Increasing Sequential Compression Device Compliance to Decrease Venous Thromboembolisms and Improve Nursing Documentation
Date of Graduation
Project/Capstone - Global access
Master of Science in Nursing (MSN)
School of Nursing and Health Professions
Venous thromboembolisms (VTE) affect approximately 350,000 to 900,000 people in the United States annually and are the leading cause to preventable hospital death (Centers for Disease Control [CDC], 2017). Nearly 70% of these cases were preventable through the use of pharmacologic agents and/or mechanical compression devices, such as sequential compression devices (SCD). However, less than half of hospitalized patients receive VTE prophylaxis (CDC, 2017). At a large metropolitan hospital, compliance with VTE prophylaxis, specifically with SCDs, is an ongoing quality improvement project. Currently, SCD usage and nursing documentation compliance have been consistently below performance standards. Therefore, the aim of this quality improvement project is to increase SCD compliance in order to decrease the incidence of VTEs and improve nursing documentation. Based on previous data from a root cause analysis, one of the pivotal contributing factors to low SCD compliance was the lack of available SCD machines. In order to overcome this barrier, 180 SCD machines were place at the end of each patient bed across all medical-surgical units. Additionally, in-services were conducted to educate day and night shift medical-surgical nurses on the importance of VTE prevention, new SCD protocols, and were reminded to document SCDs. Audits were conducted to evaluate the effectiveness of these interventions. Results showed that having SCDs at the point of care did not increase SCD usage and nursing education did not improve SCD documentation compliance. These results led students to investigate other contributing factors, such as physicians. Future recommendations for this project are to conduct a six-month post audit to examine the location of SCD machines, work closely with physicians to study other contributing factors to low SCD compliance, and compose additional SCD procedures to close gaps in the current protocol.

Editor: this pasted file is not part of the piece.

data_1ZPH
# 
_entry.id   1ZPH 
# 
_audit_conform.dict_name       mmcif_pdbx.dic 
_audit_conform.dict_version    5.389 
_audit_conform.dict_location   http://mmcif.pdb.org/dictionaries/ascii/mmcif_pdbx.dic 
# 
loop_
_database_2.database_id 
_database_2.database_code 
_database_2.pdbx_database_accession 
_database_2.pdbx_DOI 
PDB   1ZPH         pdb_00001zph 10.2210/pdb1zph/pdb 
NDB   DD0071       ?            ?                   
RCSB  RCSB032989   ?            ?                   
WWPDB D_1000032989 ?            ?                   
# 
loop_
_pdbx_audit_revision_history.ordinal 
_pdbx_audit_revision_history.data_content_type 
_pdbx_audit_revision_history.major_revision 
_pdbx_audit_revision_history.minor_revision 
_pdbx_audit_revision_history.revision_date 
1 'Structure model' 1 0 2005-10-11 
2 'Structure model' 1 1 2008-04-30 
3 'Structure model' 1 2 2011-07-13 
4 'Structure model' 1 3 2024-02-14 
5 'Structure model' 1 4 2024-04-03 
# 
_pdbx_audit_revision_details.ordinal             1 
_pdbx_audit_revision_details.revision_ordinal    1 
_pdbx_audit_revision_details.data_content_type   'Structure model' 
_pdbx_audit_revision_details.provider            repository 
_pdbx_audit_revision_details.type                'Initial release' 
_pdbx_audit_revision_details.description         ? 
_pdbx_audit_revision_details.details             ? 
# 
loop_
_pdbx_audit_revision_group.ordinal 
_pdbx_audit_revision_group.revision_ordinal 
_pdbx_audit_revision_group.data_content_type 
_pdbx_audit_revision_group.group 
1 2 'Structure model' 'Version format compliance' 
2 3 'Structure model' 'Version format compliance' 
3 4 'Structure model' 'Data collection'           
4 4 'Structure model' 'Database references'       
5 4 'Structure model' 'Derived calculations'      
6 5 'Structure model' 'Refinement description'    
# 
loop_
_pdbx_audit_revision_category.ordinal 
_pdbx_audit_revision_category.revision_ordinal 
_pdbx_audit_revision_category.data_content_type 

Muramoto, Shannon M., "Increasing Sequential Compression Device Compliance to Decrease Venous Thromboembolisms and Improve Nursing Documentation" (2017). Master's Projects and Capstones. 568.